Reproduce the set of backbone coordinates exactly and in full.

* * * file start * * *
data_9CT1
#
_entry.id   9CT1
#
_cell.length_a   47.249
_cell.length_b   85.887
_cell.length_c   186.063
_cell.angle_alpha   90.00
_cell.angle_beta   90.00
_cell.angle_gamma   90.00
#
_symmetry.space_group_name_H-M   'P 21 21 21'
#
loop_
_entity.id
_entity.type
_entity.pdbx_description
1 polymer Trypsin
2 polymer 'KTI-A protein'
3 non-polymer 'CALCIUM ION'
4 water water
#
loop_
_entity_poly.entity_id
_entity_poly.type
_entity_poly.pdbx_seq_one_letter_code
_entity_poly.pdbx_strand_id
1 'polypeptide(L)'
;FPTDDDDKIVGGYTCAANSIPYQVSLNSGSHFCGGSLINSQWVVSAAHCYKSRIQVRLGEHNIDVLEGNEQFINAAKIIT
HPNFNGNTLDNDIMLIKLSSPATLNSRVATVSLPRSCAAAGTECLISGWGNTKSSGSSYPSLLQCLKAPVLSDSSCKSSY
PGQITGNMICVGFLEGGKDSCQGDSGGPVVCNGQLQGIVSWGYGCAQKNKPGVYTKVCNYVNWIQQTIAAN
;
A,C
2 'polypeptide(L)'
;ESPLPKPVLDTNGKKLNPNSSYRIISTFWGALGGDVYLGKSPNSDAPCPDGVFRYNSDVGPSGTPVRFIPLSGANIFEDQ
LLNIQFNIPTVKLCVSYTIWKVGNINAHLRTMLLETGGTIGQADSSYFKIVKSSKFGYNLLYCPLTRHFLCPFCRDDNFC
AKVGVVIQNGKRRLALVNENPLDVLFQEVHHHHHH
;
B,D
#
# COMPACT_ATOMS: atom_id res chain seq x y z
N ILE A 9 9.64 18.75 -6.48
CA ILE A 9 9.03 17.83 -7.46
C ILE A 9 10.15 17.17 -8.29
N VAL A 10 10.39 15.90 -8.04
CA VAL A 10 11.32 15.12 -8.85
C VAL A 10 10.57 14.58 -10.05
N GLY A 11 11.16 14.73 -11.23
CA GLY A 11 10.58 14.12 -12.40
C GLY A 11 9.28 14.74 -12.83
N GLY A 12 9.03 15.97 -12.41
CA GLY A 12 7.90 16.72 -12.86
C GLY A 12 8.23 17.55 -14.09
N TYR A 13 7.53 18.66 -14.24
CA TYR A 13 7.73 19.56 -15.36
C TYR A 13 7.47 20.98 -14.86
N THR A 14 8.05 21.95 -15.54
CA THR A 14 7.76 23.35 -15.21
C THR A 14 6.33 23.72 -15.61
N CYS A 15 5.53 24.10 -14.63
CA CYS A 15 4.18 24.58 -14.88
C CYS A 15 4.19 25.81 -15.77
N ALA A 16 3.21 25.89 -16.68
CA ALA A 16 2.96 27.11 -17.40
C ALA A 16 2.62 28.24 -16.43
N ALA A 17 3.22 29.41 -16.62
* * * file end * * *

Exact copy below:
data_9CT1
#
_entry.id   9CT1
#
_cell.length_a   47.249
_cell.length_b   85.887
_cell.length_c   186.063
_cell.angle_alpha   90.00
_cell.angle_beta   90.00
_cell.angle_gamma   90.00
#
_symmetry.space_group_name_H-M   'P 21 21 21'
#
loop_
_entity.id
_entity.type
_entity.pdbx_description
1 polymer Trypsin
2 polymer 'KTI-A protein'
3 non-polymer 'CALCIUM ION'
4 water water
#
loop_
_entity_poly.entity_id
_entity_poly.type
_entity_poly.pdbx_seq_one_letter_code
_entity_poly.pdbx_strand_id
1 'polypeptide(L)'
;FPTDDDDKIVGGYTCAANSIPYQVSLNSGSHFCGGSLINSQWVVSAAHCYKSRIQVRLGEHNIDVLEGNEQFINAAKIIT
HPNFNGNTLDNDIMLIKLSSPATLNSRVATVSLPRSCAAAGTECLISGWGNTKSSGSSYPSLLQCLKAPVLSDSSCKSSY
PGQITGNMICVGFLEGGKDSCQGDSGGPVVCNGQLQGIVSWGYGCAQKNKPGVYTKVCNYVNWIQQTIAAN
;
A,C
2 'polypeptide(L)'
;ESPLPKPVLDTNGKKLNPNSSYRIISTFWGALGGDVYLGKSPNSDAPCPDGVFRYNSDVGPSGTPVRFIPLSGANIFEDQ
LLNIQFNIPTVKLCVSYTIWKVGNINAHLRTMLLETGGTIGQADSSYFKIVKSSKFGYNLLYCPLTRHFLCPFCRDDNFC
AKVGVVIQNGKRRLALVNENPLDVLFQEVHHHHHH
;
B,D
#
# COMPACT_ATOMS: atom_id res chain seq x y z
N ILE A 9 9.64 18.75 -6.48
CA ILE A 9 9.03 17.83 -7.46
C ILE A 9 10.15 17.17 -8.29
N VAL A 10 10.39 15.90 -8.04
CA VAL A 10 11.32 15.12 -8.85
C VAL A 10 10.57 14.58 -10.05
N GLY A 11 11.16 14.73 -11.23
CA GLY A 11 10.58 14.12 -12.40
C GLY A 11 9.28 14.74 -12.83
N GLY A 12 9.03 15.97 -12.41
CA GLY A 12 7.90 16.72 -12.86
C GLY A 12 8.23 17.55 -14.09
N TYR A 13 7.53 18.66 -14.24
CA TYR A 13 7.73 19.56 -15.36
C TYR A 13 7.47 20.98 -14.86
N THR A 14 8.05 21.95 -15.54
CA THR A 14 7.76 23.35 -15.21
C THR A 14 6.33 23.72 -15.61
N CYS A 15 5.53 24.10 -14.63
CA CYS A 15 4.18 24.58 -14.88
C CYS A 15 4.19 25.81 -15.77
N ALA A 16 3.21 25.89 -16.68
CA ALA A 16 2.96 27.11 -17.40
C ALA A 16 2.62 28.24 -16.43
N ALA A 17 3.22 29.41 -16.62